Academic journal article Attention, Perception and Psychophysics

Automatic Identification of Familiar Faces

Academic journal article Attention, Perception and Psychophysics

Automatic Identification of Familiar Faces

Article excerpt

Published online: 8 June 2013

# Psychonomic Society, Inc. 2013

Abstract Much research has suggested that facial identification has some characteristics of automaticity, in that it is rapid, nonconscious, and mandatory. However, little research has tested whether it can occur even if attention is already devoted to the demanding central processes of another task. In the present study, we addressed this type of automaticity using the psychological refractory period paradigm. In Experiments 1 and 2, participants successfully identified familiar faces, even while they were engaged with another task, indicating the automaticity of familiar-face identification. In Experiments 3 and 4, however, participants could not identify unfamiliar faces as automatically as they could identify the familiar faces. We concluded that automatic face identification is possible, but dependent on prior familiarity.

Keywords Face identification . Automaticity . Psychological refractory period paradigm

Human faces provide information critical to our survival and reproductive fitness, such as identity, emotion, eye gaze, and attractiveness. Facial identity allows us to differentiate be- tween friends and foes, facial emotion provides a cue to predict potential threat from others, eye gaze tells us where the person is attending (Langton, Watt, & Bruce, 2000), and facial attractiveness signals genetic quality and phenotypic condition (Grammer, Fink, Møller, & Thornhill, 2003). Given the high importance of facial information processing, it has been considered a strong candidate for automaticity, despite a high degree of computational complexity (for a review, see Palermo & Rhodes, 2007). Furthermore, facial information processing is extensively practiced (e.g., we identify faces of friends and colleagues many times per day), which might also promote automatic processing (Maquestiaux, Laguë-Beauvais, Ruthruff, & Bherer, 2008).

In their seminal work, Schneider and Shiffrin (1977) proposed that an automatic process has the following prop- erties: It (1) occurs relatively rapidly, (2) proceeds without conscious awareness, and (3) is mandatorily initiated when- ever a triggering stimulus is present (see also Shiffrin & Schneider, 1977). More directly related to the present study, they also proposed that an automatic process should require few or no attentional resources. In other words, an automatic mental process is not impeded by other demanding mental processes occurring simultaneously (see also Norman & Bobrow, 1975; Schneider & Fisk, 1982). The present re- search focuses on whether facial identification meets the latter criterion for automaticity.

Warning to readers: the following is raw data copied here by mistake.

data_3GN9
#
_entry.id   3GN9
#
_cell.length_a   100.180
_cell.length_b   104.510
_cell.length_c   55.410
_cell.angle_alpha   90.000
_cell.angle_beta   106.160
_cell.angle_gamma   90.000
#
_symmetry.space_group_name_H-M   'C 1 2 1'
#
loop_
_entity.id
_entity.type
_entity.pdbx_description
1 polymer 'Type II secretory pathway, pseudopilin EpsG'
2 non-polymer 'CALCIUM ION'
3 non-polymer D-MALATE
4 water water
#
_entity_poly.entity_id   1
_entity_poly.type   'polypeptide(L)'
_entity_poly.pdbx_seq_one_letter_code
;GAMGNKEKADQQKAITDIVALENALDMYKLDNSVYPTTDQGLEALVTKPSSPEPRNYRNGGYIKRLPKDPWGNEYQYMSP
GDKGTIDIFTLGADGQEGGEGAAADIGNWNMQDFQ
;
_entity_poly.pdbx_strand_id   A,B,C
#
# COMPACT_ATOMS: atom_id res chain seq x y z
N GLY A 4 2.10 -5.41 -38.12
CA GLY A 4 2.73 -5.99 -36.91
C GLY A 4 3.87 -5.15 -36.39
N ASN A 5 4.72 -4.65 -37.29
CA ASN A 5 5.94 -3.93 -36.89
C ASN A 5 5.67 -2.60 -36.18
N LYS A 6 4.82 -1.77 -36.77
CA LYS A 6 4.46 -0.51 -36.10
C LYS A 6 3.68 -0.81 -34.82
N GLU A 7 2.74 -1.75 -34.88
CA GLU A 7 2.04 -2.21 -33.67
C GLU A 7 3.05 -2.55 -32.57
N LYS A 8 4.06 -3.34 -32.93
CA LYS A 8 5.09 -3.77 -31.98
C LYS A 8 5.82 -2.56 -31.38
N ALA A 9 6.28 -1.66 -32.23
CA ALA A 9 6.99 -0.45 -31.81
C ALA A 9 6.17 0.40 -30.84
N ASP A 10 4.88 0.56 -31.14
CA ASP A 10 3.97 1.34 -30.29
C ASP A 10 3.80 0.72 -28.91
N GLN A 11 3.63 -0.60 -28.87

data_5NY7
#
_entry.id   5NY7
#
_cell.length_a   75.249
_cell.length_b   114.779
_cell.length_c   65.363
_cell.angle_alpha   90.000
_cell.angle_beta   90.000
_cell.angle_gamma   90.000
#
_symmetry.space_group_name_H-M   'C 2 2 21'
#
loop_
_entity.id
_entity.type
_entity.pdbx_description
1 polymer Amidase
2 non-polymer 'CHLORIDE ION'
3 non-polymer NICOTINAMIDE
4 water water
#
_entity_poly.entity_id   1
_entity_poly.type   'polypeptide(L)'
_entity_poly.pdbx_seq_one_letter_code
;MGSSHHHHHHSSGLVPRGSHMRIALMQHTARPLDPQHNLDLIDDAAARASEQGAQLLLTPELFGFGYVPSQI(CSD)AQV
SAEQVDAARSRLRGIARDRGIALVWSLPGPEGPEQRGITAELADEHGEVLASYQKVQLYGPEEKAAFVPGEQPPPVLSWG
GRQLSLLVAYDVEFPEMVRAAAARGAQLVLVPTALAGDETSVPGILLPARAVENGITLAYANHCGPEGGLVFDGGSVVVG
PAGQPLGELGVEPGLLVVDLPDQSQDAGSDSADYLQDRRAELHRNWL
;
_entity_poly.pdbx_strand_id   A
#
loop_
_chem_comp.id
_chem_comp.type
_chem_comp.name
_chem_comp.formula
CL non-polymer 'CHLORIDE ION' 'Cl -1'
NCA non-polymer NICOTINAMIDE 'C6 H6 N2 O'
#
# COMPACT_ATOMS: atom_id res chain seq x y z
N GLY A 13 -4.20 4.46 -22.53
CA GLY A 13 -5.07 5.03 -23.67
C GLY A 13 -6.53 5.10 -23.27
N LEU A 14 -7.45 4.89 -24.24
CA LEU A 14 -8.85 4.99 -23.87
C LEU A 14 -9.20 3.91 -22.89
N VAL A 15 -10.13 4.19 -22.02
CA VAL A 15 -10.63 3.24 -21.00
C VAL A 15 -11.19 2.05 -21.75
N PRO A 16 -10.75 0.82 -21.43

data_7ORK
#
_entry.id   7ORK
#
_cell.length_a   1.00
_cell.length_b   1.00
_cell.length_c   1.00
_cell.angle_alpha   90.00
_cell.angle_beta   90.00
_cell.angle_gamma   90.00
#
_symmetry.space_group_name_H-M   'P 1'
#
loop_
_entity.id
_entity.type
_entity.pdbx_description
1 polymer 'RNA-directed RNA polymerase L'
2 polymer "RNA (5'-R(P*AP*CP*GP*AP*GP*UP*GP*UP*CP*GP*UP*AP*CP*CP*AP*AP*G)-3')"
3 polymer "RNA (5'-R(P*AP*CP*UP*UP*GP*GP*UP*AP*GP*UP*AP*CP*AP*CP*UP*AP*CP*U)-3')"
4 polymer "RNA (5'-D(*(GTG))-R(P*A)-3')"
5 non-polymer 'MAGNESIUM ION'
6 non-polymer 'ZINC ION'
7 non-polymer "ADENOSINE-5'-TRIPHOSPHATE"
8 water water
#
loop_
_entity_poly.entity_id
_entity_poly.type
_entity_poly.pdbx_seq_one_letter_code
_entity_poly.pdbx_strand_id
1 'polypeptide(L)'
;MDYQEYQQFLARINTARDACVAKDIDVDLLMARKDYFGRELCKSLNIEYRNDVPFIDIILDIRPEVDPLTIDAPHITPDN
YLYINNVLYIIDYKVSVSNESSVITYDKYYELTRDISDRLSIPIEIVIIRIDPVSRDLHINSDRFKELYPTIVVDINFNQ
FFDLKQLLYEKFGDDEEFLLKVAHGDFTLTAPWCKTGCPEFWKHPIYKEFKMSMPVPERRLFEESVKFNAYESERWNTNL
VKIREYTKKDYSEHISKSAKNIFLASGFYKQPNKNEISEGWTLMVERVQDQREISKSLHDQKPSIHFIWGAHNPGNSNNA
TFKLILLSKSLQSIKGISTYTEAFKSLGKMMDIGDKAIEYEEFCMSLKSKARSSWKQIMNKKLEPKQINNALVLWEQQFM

Previous studies have shown that facial identification has some of the characteristics of automaticity. For example, rapid facial identification is supported by the findings that face- specific magnetoencephalography responses occur only 170 ms after face onset, and that this early activity is correlated with successful facial identification (Liu, Harris, & Kanwisher, 2002). Studies examining the skin conductance response of prosopagnosic patients have revealed that such patients can successfully identify familiar faces, despite the absence of conscious awareness (Bauer, 1984; see also Tranel & Damasio, 1985). Similarly, normal participants are able to preconsciously identify familiar faces that are presented briefly (17 ms) and followed by a backward mask (Stone & Valentine, 2004). In addition, facial stimuli have been shown to produce negative priming effec ts-that is, impaired recognition of a target that was recently ignored as a distractor-even when there was no incentive to process them, suggesting the mandatoriness of facial identification (Khurana, Smith, & Baker, 2000; see also Boutet, Gentes-Hawn, & Chaudhuri, 2002; Lavie, Ro, & Russell, 2003).

Despite this evidence that facial identification shows various signs of automaticity, it has remained unclear from previous studies whether facial identification can occur even if attention is already devoted to the demanding central processes of another task. …

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